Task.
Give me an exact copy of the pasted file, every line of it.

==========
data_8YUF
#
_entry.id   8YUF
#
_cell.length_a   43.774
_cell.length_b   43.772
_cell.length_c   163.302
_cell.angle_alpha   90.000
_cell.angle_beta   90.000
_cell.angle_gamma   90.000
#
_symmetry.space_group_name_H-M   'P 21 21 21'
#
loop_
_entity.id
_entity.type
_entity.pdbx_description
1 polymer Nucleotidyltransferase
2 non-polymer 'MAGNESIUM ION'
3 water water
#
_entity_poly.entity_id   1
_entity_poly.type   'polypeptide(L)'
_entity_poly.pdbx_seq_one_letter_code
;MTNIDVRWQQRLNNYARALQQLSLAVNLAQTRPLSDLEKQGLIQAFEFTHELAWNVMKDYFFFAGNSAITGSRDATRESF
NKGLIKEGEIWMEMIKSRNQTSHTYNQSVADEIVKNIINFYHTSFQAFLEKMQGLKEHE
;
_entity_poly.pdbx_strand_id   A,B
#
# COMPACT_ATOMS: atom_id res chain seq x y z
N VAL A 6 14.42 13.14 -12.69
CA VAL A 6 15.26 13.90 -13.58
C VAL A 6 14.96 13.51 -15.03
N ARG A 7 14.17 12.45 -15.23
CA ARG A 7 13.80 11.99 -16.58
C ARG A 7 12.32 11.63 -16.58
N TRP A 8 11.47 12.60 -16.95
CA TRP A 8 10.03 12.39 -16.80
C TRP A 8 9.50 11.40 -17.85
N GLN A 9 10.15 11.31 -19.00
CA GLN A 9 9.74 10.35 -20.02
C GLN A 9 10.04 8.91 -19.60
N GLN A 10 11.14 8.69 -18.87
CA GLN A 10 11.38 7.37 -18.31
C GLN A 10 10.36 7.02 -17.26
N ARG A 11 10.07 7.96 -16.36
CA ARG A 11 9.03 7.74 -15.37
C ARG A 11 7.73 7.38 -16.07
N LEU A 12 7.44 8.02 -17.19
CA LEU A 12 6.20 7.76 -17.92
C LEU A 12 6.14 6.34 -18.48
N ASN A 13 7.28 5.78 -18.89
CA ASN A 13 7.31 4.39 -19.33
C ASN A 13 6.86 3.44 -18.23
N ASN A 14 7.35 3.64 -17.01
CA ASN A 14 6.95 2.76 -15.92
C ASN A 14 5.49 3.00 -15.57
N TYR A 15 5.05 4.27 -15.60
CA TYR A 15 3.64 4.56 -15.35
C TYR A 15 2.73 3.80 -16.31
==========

data_8YUF
#
_entry.id   8YUF
#
_cell.length_a   43.774
_cell.length_b   43.772
_cell.length_c   163.302
_cell.angle_alpha   90.000
_cell.angle_beta   90.000
_cell.angle_gamma   90.000
#
_symmetry.space_group_name_H-M   'P 21 21 21'
#
loop_
_entity.id
_entity.type
_entity.pdbx_description
1 polymer Nucleotidyltransferase
2 non-polymer 'MAGNESIUM ION'
3 water water
#
_entity_poly.entity_id   1
_entity_poly.type   'polypeptide(L)'
_entity_poly.pdbx_seq_one_letter_code
;MTNIDVRWQQRLNNYARALQQLSLAVNLAQTRPLSDLEKQGLIQAFEFTHELAWNVMKDYFFFAGNSAITGSRDATRESF
NKGLIKEGEIWMEMIKSRNQTSHTYNQSVADEIVKNIINFYHTSFQAFLEKMQGLKEHE
;
_entity_poly.pdbx_strand_id   A,B
#
# COMPACT_ATOMS: atom_id res chain seq x y z
N VAL A 6 14.42 13.14 -12.69
CA VAL A 6 15.26 13.90 -13.58
C VAL A 6 14.96 13.51 -15.03
N ARG A 7 14.17 12.45 -15.23
CA ARG A 7 13.80 11.99 -16.58
C ARG A 7 12.32 11.63 -16.58
N TRP A 8 11.47 12.60 -16.95
CA TRP A 8 10.03 12.39 -16.80
C TRP A 8 9.50 11.40 -17.85
N GLN A 9 10.15 11.31 -19.00
CA GLN A 9 9.74 10.35 -20.02
C GLN A 9 10.04 8.91 -19.60
N GLN A 10 11.14 8.69 -18.87
CA GLN A 10 11.38 7.37 -18.31
C GLN A 10 10.36 7.02 -17.26
N ARG A 11 10.07 7.96 -16.36
CA ARG A 11 9.03 7.74 -15.37
C ARG A 11 7.73 7.38 -16.07
N LEU A 12 7.44 8.02 -17.19
CA LEU A 12 6.20 7.76 -17.92
C LEU A 12 6.14 6.34 -18.48
N ASN A 13 7.28 5.78 -18.89
CA ASN A 13 7.31 4.39 -19.33
C ASN A 13 6.86 3.44 -18.23
N ASN A 14 7.35 3.64 -17.01
CA ASN A 14 6.95 2.76 -15.92
C ASN A 14 5.49 3.00 -15.57
N TYR A 15 5.05 4.27 -15.60
CA TYR A 15 3.64 4.56 -15.35
C TYR A 15 2.73 3.80 -16.31